Characterization of the Unfolded State and the Folding Process

The theoretically accessible conformational space of backbone conformations of polypeptide analogs depends on the number of easily rotatable torsional angles along the backbone. Assuming three (trans, gauche+, gauche-) conformations per torsional angle, the theoretical number of conformations of the 7-b-peptide discussed before would be 321 or about 109 conformers. Whether all these con-formers are accessible under physiological conditions can be investigated by clustering all peptide structures from a MD trajectory of a folding equilibrium into

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conformations which are characterized by a maximum atom-positional RMSD between their backbone atoms. This can be done as follows [17, 44]: the number of neighbors (that is the number of structures satisfying a given similarity criterion) is determined for each trajectory structure, with the criteria of similarity between two structures being the positional RMSD value of their main chain atoms. The structure with the highest number of neighbors is then taken as representating the first, most populated, conformation or cluster of structures. After removing the structures belonging to the first cluster from the trajectory, the procedure is repeated to find the second cluster or conformation, and so on. This clustering algorithm can also be applied to two trajectories representing different peptides of the same chain lengths or generated at different thermodynamic conditions for a single peptide. If the two trajectories sample the same part of configuration space and have similar conformational distributions, the resulting clusters will each have a comparable amount of structures from each of the two trajectories. If the two trajectories sample disjunct parts of configurational space, each cluster will only contain members of only one of the two trajectories. The former situation is illustrated in Fig. 6.13, which shows the result of a combined trajectory cluster analysis of a simulation of the 7-b-peptide at 360 K and 1 atm with one at 340 K and 1000 atm [23]. So, the conformations characterizing the unfolded state at higher pressure are the same as those characterizing the unfolded state at higher temperature. This combined trajectory cluster analysis has also been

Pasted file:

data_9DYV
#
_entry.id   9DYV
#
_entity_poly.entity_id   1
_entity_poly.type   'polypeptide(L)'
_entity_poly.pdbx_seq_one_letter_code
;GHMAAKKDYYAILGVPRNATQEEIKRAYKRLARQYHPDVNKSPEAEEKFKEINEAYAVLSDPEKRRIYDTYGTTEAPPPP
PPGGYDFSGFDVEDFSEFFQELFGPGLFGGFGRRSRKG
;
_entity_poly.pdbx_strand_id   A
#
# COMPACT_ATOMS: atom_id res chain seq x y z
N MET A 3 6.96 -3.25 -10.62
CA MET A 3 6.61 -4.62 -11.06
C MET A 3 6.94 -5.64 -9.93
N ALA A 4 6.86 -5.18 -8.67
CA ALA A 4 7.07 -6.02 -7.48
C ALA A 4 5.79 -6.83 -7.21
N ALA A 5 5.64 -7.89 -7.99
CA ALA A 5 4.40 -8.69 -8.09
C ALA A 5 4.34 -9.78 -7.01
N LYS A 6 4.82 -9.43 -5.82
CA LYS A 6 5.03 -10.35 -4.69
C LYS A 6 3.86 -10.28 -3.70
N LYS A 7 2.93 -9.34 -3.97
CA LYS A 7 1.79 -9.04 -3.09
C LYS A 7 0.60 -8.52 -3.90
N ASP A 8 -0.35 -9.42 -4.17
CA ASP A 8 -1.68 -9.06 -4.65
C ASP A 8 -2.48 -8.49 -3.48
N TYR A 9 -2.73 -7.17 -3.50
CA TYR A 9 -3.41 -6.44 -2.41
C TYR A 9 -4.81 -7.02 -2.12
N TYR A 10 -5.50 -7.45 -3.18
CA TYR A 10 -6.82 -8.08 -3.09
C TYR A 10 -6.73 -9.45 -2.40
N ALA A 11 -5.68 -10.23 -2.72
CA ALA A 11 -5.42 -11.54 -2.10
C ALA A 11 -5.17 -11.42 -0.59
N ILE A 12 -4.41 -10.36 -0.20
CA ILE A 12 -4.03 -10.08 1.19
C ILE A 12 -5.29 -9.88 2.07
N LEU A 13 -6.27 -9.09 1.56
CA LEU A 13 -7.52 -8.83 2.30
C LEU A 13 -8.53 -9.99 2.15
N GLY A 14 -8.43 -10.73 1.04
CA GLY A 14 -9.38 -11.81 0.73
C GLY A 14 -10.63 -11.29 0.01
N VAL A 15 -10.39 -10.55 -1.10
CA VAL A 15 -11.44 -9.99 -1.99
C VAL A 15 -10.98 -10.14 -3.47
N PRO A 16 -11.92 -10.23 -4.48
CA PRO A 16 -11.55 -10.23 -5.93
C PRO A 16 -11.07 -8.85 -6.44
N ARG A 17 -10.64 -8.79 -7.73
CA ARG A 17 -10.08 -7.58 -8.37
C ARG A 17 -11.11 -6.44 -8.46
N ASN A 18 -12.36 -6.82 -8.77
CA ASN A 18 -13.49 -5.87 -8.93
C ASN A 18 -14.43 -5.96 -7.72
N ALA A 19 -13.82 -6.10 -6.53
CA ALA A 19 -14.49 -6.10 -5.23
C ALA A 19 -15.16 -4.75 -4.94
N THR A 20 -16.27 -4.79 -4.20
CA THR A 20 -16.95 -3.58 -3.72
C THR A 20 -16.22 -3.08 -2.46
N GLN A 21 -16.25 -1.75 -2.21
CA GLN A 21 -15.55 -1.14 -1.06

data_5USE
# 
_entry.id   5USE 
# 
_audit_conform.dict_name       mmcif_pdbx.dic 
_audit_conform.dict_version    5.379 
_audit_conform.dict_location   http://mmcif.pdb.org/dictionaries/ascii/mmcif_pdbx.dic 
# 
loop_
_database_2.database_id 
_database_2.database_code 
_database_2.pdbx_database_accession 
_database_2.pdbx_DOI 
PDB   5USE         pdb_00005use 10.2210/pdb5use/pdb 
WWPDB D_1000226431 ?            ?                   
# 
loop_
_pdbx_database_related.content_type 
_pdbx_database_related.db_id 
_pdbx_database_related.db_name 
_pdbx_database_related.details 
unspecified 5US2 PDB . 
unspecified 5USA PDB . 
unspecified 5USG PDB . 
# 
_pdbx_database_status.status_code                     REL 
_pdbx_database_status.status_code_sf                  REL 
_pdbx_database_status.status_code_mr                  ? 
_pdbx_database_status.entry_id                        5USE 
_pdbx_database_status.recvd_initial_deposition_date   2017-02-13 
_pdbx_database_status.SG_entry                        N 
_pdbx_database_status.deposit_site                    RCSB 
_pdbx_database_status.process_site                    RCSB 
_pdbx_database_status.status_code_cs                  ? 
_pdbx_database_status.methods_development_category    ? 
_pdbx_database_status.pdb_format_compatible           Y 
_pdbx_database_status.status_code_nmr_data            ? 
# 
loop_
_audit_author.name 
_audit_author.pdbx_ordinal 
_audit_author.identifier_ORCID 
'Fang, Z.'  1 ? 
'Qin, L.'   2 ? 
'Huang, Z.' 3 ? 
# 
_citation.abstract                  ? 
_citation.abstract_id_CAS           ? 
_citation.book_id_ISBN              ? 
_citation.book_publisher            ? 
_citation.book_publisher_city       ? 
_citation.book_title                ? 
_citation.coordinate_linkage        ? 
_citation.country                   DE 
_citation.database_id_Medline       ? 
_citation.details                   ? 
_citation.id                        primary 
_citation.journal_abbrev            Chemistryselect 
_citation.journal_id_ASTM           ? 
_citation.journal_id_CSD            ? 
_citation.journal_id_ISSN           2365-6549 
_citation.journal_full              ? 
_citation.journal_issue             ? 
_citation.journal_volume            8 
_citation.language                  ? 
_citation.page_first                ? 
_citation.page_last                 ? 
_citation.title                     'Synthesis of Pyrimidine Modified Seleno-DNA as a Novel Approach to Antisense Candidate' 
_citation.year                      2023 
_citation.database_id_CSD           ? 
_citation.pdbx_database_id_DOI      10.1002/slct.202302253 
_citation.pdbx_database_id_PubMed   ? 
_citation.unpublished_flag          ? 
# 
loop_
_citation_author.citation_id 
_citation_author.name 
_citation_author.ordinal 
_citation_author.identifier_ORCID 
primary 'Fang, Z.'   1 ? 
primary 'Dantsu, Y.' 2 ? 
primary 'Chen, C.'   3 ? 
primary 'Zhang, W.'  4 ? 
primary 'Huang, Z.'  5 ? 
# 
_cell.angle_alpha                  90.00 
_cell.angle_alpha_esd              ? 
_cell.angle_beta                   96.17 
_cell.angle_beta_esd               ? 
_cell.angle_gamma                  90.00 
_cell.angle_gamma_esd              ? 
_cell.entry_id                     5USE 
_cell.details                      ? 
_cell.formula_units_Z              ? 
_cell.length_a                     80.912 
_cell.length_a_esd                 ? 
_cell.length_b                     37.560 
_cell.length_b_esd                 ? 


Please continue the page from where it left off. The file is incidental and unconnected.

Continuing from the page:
Fig. 6.13 Conformational analysis over the combined 50 ns trajectories of a b-heptapeptide (see Panel A, Fig. 1) at two different conditions: (grey) 360 K and 1 atm, and (black) 340 K and 1000 atm [23].
Fig. 6.14 Conformational analysis over the combined 100 ns trajectories of two b-hexapeptides (structures shown in the figure) at 340 K [55].

applied to two 6-b-peptides carrying different side chains, which made them adopt different stable folds: a 314-helix for one peptide (black bars in Fig. 14) and a hairpin for the other peptide (grey bars in Fig. 6.14) [55]. In Fig. 6.14 the result of the combined cluster analysis of the two trajectories is shown. The conforma-tional distributions are rather different. The most populated cluster is a hairpin and the second most populated cluster a helix, as expected. Figure 6.15 shows an example of two completely disjunct folding equilibrium ensembles of two 6-b-peptides carrying identical side chains, but differing by the presence of two meth-ylgroups at all six a-carbon positions along the main chain. These methyl groups prevent helix formation leading to a completely different conformational ensemble from that of the unmethylated peptide in methanol [19].

Folding pathways can be determined by counting the number of transitions from and to each conformational cluster [41, 44]. Such an analysis has been applied to the dynamic folding equilibrium of the 7-b-peptide [44] which has a 314-helix as most populated cluster. At 340 K, more than one pathway leads to the helical fold. Figure 6.16 illustrates that these pathways are not necessarily downhill in free energy. We note, however, that in order to obtain statistically

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